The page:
What Types of Tests Are Out There?
There are plenty of tests that make staying informed accessible, but there’s no single test for every STD. Most tests require a urine or blood sample, or a swab of the area where the infection might be present. If you have a sore and we want to pinpoint the cause, a swab can additionally identify whether a specific virus or bacteria is present. There are also “rapid” HIV tests you can buy for home use; results are available in about 20 minutes.
What Should I Be Tested for and When?
People often say, “Just test for everything.” While that might seem to make sense initially, it’s important to talk to your health care provider about your specific risk factors and lifestyle. There are a few downsides to testing for everything that are important to consider. First of all, tests are expensive, and in a few cases, such as blood testing for herpes, a positive test can be a false positive. False positives may result in unnecessary anxiety when there may be virtually no risk of transmission and no required treatment.
Here are some instances that would prompt a screening test:
- You’re sexually active. Everyone who is sexually active (even if you’ve only ever had one partner and always use protection) should be screened at some point. We recommend an HIV test for everyone who is sexually active. We also suggest women obtain a test for gonorrhea and chlamydia, because, unlike men, they frequently harbor these infections without developing symptoms. Keep in mind that if you’re practicing safe sex and are in a monogamous relationship, you can get tested less frequently.
- You’re having unprotected sex. If you’ve had or want to start having sex — vaginal, anal, or oral — with a new partner, without a condom, it’s a good idea to get tested. Here’s how long after exposure we can get a reliable test result:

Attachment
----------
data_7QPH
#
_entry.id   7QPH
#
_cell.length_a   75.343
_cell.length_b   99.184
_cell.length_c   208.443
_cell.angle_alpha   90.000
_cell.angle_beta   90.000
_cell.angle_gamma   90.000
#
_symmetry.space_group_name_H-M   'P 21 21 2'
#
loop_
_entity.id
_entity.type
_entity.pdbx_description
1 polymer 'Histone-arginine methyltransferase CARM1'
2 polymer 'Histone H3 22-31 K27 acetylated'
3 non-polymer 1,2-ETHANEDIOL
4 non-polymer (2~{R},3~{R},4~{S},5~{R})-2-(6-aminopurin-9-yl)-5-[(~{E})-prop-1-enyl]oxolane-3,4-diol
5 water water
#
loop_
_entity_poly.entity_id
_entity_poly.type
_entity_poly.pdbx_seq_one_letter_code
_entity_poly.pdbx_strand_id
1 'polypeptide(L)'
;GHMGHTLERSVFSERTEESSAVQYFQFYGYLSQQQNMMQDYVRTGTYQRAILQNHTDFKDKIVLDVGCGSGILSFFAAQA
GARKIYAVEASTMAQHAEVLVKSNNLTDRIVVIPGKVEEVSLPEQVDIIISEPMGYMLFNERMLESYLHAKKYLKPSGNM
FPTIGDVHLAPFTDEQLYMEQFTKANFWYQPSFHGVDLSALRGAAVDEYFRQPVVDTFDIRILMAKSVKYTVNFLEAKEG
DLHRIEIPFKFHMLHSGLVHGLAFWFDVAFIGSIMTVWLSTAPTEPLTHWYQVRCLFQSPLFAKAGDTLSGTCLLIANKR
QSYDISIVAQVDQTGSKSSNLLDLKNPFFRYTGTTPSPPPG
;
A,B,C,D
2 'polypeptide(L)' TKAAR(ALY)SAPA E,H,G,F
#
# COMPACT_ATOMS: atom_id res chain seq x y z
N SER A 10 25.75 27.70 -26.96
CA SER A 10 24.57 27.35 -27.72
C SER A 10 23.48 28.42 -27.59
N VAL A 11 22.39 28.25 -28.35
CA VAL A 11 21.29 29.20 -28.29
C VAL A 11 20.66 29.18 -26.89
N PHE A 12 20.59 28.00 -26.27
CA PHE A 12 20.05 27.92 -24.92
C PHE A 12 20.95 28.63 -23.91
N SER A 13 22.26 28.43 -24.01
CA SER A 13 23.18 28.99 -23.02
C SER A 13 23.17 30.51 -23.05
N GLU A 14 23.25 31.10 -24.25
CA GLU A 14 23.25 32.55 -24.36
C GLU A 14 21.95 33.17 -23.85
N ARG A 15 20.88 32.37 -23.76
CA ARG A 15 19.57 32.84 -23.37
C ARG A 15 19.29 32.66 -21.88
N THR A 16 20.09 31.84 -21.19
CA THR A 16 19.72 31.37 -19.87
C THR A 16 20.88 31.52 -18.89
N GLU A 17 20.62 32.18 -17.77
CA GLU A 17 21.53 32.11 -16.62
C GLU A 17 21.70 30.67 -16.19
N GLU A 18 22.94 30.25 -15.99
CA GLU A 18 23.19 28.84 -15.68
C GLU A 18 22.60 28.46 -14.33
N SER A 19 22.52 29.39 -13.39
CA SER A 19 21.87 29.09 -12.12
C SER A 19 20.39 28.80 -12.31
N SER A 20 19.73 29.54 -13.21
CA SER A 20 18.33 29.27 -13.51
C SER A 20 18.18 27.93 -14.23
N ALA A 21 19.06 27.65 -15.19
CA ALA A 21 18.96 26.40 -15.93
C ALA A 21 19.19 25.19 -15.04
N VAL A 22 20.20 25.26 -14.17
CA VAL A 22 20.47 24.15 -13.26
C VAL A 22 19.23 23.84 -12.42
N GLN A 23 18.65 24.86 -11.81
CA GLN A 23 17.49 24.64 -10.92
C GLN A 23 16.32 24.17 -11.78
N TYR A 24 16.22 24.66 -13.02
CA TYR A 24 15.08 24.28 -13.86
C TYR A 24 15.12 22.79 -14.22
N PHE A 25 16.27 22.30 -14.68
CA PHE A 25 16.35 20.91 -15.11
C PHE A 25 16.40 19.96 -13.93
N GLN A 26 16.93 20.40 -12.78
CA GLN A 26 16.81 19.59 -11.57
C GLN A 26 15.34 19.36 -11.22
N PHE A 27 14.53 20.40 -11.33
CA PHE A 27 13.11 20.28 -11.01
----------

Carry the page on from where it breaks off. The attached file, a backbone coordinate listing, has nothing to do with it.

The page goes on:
- 2 weeks: gonorrhea and chlamydia (and a pregnancy test too!)
- 1 week to 3 months: syphilis
- 6 weeks to 3 months: HIV, hepatitis C and B
- (You might be asking, “What about herpes?” We don’t recommend screening for the herpes virus for most people unless you have an outbreak of sores.)
- You’re involved in riskier relationships. If your partner has a chronic or long-term infection, such as HIV or hepatitis C or B, it’s important to be tested more frequently. If you’re in an open relationship, or you aren’t sure that your partner is monogamous, those are also reasons to be screened regularly. Generally, that means about every 6 months or more depending on your personal situation.
- You engage in high-risk sexual behavior. High-risk behavior includes intimate contact with a sex worker, IV drug user, men who have sex with men, and having multiple partners, or anonymous partners. In these cases, you’re at higher risk for coming into contact with HIV and hepatitis C, along with syphilis, gonorrhea, and chlamydia and should get tested after contact (remember, that includes oral and anal sex, too!)
- You’ve had an infection in the past. You may be more likely to have in infection again, so it’s a good idea to be screened, about 3 months after you’ve been treated, if you are sexually active.
- You’re a baby boomer. Because many baby boomers (people born between 1945 and 1965) may have contracted hepatitis C before we even knew the virus existed and could test for it, and because they may have no symptoms of infection, we recommend all baby boomers be tested once for hepatitis C.
- You have symptoms. This is a good time to have a discussion with your health care provider. Your symptoms and history will allow you to make the best choice about the most informative tests to look for possible causes of your symptoms.
The One Medical blog is published by One Medical, an innovative primary care practice with offices in Boston, Chicago, Los Angeles, New York, Phoenix, the San Francisco Bay Area, Seattle, and Washington, DC.